Posts Tagged ‘Twilight Zone’

It seems important for young people to have a place to congregate, somewhere convenient to “hang out” as we commonly say today. In cities it might be a street corner; in the country it could be a barn, maybe even a communal fence post. For my friends and neighbors in the Hamilton Gardens subdivision of Somerset, N.J. in the late 1950s and early ‘60s, it was the fire hydrant at the corner of Poe Avenue and Hawthorne Drive.

No matter what went on during the day, there was an unspoken expectation that after supper, by early evening we’d all gather by the friendly hydrant and talk about who knows what. Mark and Lenny and Eddie and Sylvester (later just “Sy”) and I would just stand around, passing time and talking.

I have no recollection of what our conversations were about, but probably a sizable percentage of them had to do with the Yankees and Mets, or if in the fall the Giants or the Knickerbockers (now just the Knicks). College football wasn’t the all-consuming passion back then that it is today – Rutgers and Princeton had an annual rivalry then, for goodness sake! But I suspect the Scarlet Knights, football and basketball, eased into our discussions from time to time.

The fire hydrant had no particular magic. It even was painted different colors through the years, but it served as a central location for everyone to assemble. As time passed and we boys came to the realization that, contrary to previous belief, girls didn’t have “cooties” after all, we were joined by Ann and Janet and Susan and one or two other members of the female gender whose names I can’t recall.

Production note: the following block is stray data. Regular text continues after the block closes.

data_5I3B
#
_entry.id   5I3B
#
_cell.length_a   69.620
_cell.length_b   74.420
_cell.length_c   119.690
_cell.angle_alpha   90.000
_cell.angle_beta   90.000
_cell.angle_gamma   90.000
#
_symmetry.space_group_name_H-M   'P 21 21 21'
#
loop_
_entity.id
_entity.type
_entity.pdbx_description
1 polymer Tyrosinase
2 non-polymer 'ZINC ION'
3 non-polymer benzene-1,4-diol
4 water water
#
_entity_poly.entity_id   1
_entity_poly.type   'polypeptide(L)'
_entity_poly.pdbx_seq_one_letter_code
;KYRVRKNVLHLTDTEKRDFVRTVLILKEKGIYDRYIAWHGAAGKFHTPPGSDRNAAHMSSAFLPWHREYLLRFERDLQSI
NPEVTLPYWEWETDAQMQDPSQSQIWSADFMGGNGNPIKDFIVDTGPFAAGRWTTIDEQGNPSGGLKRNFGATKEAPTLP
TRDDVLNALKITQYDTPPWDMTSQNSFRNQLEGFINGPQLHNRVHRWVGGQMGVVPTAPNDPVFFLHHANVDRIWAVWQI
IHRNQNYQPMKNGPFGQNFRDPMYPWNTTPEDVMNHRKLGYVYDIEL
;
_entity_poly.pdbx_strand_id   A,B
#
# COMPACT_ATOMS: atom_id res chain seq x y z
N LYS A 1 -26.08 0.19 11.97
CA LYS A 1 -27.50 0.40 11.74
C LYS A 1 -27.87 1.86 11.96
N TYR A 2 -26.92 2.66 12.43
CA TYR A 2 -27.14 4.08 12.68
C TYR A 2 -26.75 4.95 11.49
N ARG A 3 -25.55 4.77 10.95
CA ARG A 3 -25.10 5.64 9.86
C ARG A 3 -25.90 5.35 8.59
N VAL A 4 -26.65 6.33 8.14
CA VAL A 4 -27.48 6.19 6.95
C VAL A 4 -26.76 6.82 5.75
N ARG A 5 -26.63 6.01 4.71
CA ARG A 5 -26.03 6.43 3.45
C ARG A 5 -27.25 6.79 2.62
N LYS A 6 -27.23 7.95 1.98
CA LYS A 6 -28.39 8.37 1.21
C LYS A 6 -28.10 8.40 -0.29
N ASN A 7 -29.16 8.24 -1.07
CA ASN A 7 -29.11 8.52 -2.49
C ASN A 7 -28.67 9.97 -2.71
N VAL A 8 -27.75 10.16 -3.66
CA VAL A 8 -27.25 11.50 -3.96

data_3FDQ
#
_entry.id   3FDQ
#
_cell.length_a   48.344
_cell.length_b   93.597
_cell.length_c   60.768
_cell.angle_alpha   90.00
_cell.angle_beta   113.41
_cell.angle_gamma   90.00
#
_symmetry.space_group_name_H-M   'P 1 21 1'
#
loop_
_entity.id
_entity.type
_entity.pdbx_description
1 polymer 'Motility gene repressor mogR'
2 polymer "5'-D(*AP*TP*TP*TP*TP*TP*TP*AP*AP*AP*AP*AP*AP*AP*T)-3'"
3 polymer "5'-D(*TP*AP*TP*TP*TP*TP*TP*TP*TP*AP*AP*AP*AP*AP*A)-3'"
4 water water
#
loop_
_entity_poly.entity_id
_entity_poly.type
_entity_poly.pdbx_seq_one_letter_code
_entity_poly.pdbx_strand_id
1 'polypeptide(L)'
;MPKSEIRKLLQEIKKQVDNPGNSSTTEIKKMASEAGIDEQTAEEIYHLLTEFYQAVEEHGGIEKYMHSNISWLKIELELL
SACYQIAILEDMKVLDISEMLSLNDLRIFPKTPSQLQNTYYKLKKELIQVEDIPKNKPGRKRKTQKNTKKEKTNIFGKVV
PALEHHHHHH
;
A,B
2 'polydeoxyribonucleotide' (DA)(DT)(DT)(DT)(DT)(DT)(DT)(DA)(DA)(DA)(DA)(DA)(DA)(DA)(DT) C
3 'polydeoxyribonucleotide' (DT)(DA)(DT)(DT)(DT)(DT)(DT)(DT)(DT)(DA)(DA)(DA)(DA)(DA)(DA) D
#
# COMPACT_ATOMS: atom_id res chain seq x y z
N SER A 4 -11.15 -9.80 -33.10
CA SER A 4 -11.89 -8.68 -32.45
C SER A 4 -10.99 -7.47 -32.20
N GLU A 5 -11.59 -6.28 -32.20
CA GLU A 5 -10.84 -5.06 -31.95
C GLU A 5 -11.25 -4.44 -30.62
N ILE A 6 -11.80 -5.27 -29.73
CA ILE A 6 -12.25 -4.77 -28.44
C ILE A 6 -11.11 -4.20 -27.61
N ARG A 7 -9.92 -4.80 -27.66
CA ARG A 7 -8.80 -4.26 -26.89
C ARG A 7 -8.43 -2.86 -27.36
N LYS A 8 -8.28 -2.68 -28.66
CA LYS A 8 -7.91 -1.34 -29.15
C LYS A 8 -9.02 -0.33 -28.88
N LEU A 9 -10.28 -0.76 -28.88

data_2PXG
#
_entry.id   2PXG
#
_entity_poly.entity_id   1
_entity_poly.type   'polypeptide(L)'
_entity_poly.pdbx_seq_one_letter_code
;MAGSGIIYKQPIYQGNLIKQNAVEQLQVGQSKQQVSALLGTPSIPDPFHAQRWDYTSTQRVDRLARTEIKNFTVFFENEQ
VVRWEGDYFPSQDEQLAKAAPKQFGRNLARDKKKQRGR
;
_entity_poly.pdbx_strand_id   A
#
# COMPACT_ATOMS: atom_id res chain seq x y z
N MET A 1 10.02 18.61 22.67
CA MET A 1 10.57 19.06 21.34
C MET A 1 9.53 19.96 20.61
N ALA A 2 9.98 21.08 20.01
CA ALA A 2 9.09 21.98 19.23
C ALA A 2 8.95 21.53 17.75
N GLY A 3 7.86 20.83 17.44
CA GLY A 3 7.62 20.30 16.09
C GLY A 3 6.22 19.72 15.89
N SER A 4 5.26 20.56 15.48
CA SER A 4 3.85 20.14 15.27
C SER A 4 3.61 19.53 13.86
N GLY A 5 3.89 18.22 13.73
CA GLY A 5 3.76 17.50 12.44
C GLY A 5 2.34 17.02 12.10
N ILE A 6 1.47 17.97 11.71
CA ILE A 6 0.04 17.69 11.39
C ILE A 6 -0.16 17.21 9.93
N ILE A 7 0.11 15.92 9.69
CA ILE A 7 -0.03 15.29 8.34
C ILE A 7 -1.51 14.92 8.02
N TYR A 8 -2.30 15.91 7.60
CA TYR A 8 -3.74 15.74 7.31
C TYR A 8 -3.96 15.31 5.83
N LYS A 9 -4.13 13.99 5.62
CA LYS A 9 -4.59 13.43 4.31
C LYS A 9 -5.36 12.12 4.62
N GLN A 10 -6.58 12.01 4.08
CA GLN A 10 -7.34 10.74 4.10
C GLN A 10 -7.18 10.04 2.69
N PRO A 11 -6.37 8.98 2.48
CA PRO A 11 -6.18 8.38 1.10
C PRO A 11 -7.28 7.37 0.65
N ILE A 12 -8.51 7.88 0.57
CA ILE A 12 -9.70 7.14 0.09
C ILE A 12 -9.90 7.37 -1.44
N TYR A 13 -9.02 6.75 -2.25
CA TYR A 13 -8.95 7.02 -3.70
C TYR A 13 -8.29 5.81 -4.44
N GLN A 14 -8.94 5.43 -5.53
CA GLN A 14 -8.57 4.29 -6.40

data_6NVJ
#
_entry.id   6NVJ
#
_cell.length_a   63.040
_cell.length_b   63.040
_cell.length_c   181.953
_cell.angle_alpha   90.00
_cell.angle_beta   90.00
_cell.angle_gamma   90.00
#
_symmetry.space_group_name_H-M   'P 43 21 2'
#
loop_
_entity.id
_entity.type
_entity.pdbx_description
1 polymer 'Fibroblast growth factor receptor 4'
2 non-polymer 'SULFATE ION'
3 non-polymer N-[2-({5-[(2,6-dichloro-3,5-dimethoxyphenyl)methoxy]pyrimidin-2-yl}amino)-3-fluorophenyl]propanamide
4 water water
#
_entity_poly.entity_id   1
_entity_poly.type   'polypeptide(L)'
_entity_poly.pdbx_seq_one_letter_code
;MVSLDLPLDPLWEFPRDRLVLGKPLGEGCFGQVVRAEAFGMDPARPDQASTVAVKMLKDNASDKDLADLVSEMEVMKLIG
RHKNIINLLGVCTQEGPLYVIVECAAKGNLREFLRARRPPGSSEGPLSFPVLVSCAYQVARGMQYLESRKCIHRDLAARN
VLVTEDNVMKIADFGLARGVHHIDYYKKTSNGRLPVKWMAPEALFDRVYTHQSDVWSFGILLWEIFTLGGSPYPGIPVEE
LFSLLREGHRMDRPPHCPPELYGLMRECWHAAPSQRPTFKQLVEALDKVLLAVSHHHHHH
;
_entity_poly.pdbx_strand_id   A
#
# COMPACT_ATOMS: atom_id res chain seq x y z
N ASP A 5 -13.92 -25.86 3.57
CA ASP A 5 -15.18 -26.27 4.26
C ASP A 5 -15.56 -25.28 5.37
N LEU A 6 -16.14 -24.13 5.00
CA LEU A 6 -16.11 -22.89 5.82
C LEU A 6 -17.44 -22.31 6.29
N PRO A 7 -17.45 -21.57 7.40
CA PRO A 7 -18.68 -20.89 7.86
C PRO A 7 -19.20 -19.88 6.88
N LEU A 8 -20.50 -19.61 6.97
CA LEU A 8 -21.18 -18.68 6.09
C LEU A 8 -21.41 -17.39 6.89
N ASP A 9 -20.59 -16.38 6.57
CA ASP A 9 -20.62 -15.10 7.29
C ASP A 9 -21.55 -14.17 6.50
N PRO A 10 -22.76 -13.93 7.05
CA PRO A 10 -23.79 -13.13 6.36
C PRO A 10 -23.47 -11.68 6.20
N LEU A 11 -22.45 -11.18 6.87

Winter evenings, however, the fire hydrant maintained a lonely vigil as we huddled inside our homes keeping warm and choosing from the limited range of TV programming in those days, sometimes in black and white and sometimes in “living color.” But during the spring and summer months, when light lingered longer, our parents never needed to worry about where we were. They could glance out the window and see us congregated around the fire hydrant, kids being kids thinking kids’ thoughts and saying kids’ things.

One summer evening was a bit different from all the rest. We noticed a bright light up in the distant sky, a light we initially thought was an airplane passing overhead. Except it seemed to stall, holding its position in the gathering dusk. Then it seemed to divert from its horizontal course and shoot downward for a few moments – and again hover in place. Finally it resumed its path across the sky, heading wherever unidentified flying objects tend to go.

Certainly it was an optical illusion. Perhaps our observational capacities had been influenced by “Twilight Zone,” “The Outer Limits,” or some science-fiction movie, but for a few brief minutes we shared a sense of certainty that we had just witnessed the appearance of a UFO. (Cue the weird music.)

Then, just as quickly our thoughts reverted to the Yankees or Mets, our summertime dice-baseball competitions, or whatever else had been occupying our minds that night. If any green men had been inhabiting that strange, unexplained light afar off, they certainly didn’t stop to visit us in Somerset. They might have proceeded to Piscataway, or Highland Park, or Woodbridge. Maybe they even went for a night at the beach 

We’ll never know.


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